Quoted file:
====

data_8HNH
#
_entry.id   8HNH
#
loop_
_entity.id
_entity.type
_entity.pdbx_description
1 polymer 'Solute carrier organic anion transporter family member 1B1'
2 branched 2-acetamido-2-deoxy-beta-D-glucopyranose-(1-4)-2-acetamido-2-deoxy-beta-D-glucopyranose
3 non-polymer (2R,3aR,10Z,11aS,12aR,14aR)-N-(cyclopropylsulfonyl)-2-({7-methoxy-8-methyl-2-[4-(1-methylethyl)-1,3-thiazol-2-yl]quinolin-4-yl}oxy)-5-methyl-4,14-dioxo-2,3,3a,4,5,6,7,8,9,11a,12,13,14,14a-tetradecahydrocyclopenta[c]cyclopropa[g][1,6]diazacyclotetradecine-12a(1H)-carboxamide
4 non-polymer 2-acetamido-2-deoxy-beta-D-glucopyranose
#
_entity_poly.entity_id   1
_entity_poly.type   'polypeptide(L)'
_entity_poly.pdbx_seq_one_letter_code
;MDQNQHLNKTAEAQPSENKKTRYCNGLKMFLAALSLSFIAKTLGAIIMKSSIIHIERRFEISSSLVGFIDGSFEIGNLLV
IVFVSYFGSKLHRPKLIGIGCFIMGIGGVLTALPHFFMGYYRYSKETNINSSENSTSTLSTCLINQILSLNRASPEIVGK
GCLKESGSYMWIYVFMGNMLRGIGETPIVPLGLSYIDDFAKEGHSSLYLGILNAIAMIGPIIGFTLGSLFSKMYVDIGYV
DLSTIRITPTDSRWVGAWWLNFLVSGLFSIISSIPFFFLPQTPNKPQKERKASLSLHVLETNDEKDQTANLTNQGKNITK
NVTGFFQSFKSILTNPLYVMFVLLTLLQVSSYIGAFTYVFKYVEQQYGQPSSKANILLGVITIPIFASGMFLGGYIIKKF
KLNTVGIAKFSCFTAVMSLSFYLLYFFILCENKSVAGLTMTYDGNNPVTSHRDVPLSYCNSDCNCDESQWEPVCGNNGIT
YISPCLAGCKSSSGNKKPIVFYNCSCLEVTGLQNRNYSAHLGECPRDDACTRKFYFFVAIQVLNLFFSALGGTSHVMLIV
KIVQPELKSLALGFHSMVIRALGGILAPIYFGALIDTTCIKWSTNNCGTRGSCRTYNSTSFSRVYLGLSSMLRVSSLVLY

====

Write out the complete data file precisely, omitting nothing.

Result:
data_8HNH
#
_entry.id   8HNH
#
loop_
_entity.id
_entity.type
_entity.pdbx_description
1 polymer 'Solute carrier organic anion transporter family member 1B1'
2 branched 2-acetamido-2-deoxy-beta-D-glucopyranose-(1-4)-2-acetamido-2-deoxy-beta-D-glucopyranose
3 non-polymer (2R,3aR,10Z,11aS,12aR,14aR)-N-(cyclopropylsulfonyl)-2-({7-methoxy-8-methyl-2-[4-(1-methylethyl)-1,3-thiazol-2-yl]quinolin-4-yl}oxy)-5-methyl-4,14-dioxo-2,3,3a,4,5,6,7,8,9,11a,12,13,14,14a-tetradecahydrocyclopenta[c]cyclopropa[g][1,6]diazacyclotetradecine-12a(1H)-carboxamide
4 non-polymer 2-acetamido-2-deoxy-beta-D-glucopyranose
#
_entity_poly.entity_id   1
_entity_poly.type   'polypeptide(L)'
_entity_poly.pdbx_seq_one_letter_code
;MDQNQHLNKTAEAQPSENKKTRYCNGLKMFLAALSLSFIAKTLGAIIMKSSIIHIERRFEISSSLVGFIDGSFEIGNLLV
IVFVSYFGSKLHRPKLIGIGCFIMGIGGVLTALPHFFMGYYRYSKETNINSSENSTSTLSTCLINQILSLNRASPEIVGK
GCLKESGSYMWIYVFMGNMLRGIGETPIVPLGLSYIDDFAKEGHSSLYLGILNAIAMIGPIIGFTLGSLFSKMYVDIGYV
DLSTIRITPTDSRWVGAWWLNFLVSGLFSIISSIPFFFLPQTPNKPQKERKASLSLHVLETNDEKDQTANLTNQGKNITK
NVTGFFQSFKSILTNPLYVMFVLLTLLQVSSYIGAFTYVFKYVEQQYGQPSSKANILLGVITIPIFASGMFLGGYIIKKF
KLNTVGIAKFSCFTAVMSLSFYLLYFFILCENKSVAGLTMTYDGNNPVTSHRDVPLSYCNSDCNCDESQWEPVCGNNGIT
YISPCLAGCKSSSGNKKPIVFYNCSCLEVTGLQNRNYSAHLGECPRDDACTRKFYFFVAIQVLNLFFSALGGTSHVMLIV
KIVQPELKSLALGFHSMVIRALGGILAPIYFGALIDTTCIKWSTNNCGTRGSCRTYNSTSFSRVYLGLSSMLRVSSLVLY